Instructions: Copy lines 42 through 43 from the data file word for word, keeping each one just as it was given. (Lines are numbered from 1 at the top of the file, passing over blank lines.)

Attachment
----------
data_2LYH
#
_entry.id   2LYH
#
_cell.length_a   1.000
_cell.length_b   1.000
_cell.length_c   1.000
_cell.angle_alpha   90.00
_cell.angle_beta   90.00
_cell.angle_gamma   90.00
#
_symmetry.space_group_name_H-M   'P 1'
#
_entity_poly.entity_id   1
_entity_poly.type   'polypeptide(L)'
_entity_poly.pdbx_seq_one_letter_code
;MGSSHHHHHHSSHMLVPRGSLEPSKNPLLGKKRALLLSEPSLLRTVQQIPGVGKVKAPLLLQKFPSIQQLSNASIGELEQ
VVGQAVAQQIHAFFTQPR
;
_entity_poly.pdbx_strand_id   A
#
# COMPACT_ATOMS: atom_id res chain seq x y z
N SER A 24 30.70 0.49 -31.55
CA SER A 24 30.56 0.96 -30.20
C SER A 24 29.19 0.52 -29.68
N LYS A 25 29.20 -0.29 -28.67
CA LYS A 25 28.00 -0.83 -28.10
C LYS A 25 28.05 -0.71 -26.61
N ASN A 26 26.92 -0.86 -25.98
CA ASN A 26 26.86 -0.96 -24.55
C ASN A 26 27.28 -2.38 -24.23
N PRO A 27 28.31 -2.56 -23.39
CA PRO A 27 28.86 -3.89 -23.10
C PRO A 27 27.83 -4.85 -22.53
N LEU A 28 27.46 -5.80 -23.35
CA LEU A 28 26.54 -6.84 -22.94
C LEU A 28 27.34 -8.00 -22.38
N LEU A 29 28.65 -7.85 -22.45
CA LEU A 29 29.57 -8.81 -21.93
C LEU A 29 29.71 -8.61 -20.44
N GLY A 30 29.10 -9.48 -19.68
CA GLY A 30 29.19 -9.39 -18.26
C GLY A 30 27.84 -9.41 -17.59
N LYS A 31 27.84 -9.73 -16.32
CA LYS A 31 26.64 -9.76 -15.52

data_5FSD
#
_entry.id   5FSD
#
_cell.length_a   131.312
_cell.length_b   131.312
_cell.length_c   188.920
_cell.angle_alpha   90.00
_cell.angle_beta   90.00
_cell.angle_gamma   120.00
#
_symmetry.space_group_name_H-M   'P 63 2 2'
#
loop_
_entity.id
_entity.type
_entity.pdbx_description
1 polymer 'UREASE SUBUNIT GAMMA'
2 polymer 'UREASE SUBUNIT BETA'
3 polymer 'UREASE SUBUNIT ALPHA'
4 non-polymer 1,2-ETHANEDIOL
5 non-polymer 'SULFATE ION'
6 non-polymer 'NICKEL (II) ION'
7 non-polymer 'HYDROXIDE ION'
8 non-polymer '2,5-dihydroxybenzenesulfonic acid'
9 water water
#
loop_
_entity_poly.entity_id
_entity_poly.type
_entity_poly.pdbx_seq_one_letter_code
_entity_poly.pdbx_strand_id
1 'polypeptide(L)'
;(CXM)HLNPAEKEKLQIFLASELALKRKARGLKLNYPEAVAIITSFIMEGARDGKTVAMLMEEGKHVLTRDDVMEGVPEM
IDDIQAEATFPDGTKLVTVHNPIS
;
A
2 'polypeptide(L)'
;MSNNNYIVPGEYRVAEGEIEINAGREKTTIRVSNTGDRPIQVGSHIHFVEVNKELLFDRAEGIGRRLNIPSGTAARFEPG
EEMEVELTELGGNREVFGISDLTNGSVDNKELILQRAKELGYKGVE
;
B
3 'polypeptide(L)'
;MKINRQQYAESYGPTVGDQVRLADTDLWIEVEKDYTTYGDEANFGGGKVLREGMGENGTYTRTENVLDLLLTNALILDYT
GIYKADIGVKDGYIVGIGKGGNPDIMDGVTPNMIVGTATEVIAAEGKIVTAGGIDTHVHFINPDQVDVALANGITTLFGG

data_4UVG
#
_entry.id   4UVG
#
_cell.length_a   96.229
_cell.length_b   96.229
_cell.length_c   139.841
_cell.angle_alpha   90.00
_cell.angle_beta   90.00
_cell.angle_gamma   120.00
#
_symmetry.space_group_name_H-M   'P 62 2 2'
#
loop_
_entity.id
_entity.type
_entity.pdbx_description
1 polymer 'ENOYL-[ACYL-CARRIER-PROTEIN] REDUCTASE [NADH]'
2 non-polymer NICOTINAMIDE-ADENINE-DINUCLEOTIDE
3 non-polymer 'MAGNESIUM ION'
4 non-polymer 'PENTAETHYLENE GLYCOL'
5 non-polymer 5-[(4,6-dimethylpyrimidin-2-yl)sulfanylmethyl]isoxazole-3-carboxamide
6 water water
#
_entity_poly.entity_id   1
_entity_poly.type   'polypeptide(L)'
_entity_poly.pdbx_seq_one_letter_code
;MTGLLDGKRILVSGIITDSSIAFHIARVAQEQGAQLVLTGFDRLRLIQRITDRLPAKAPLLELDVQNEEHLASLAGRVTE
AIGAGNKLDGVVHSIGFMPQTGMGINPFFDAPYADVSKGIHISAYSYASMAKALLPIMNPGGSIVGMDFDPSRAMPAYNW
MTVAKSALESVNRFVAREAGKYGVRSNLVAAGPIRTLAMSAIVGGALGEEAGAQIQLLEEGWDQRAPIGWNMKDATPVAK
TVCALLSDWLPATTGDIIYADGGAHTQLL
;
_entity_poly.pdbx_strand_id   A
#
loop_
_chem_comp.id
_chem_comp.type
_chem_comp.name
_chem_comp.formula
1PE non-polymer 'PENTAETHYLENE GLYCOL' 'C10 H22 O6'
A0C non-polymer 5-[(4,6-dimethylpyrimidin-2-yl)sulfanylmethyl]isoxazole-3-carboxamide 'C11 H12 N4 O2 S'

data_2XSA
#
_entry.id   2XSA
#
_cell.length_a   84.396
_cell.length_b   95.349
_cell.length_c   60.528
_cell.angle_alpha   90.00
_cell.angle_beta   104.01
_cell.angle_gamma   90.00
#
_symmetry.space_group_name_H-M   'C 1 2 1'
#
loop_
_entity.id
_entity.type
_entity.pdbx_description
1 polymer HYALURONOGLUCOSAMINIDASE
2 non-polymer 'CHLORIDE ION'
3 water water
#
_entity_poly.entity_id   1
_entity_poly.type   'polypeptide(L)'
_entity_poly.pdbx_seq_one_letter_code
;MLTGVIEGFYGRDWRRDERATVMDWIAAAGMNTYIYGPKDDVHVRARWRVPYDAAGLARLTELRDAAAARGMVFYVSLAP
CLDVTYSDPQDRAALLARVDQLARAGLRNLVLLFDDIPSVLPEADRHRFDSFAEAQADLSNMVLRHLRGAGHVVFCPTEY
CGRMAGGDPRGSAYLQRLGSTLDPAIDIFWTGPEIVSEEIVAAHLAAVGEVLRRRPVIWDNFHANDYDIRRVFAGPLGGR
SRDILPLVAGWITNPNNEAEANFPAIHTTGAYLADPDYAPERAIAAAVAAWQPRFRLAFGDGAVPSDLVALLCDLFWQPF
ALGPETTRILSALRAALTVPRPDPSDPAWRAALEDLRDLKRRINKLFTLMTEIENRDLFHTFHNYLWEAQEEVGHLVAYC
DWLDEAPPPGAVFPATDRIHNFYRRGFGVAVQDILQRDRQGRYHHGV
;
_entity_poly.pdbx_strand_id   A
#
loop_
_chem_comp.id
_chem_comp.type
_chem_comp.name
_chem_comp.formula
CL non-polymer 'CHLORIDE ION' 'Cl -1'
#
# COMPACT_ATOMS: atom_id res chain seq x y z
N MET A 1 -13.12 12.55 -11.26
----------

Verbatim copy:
CA GLY A 30 29.19 -9.39 -18.26
C GLY A 30 27.84 -9.41 -17.59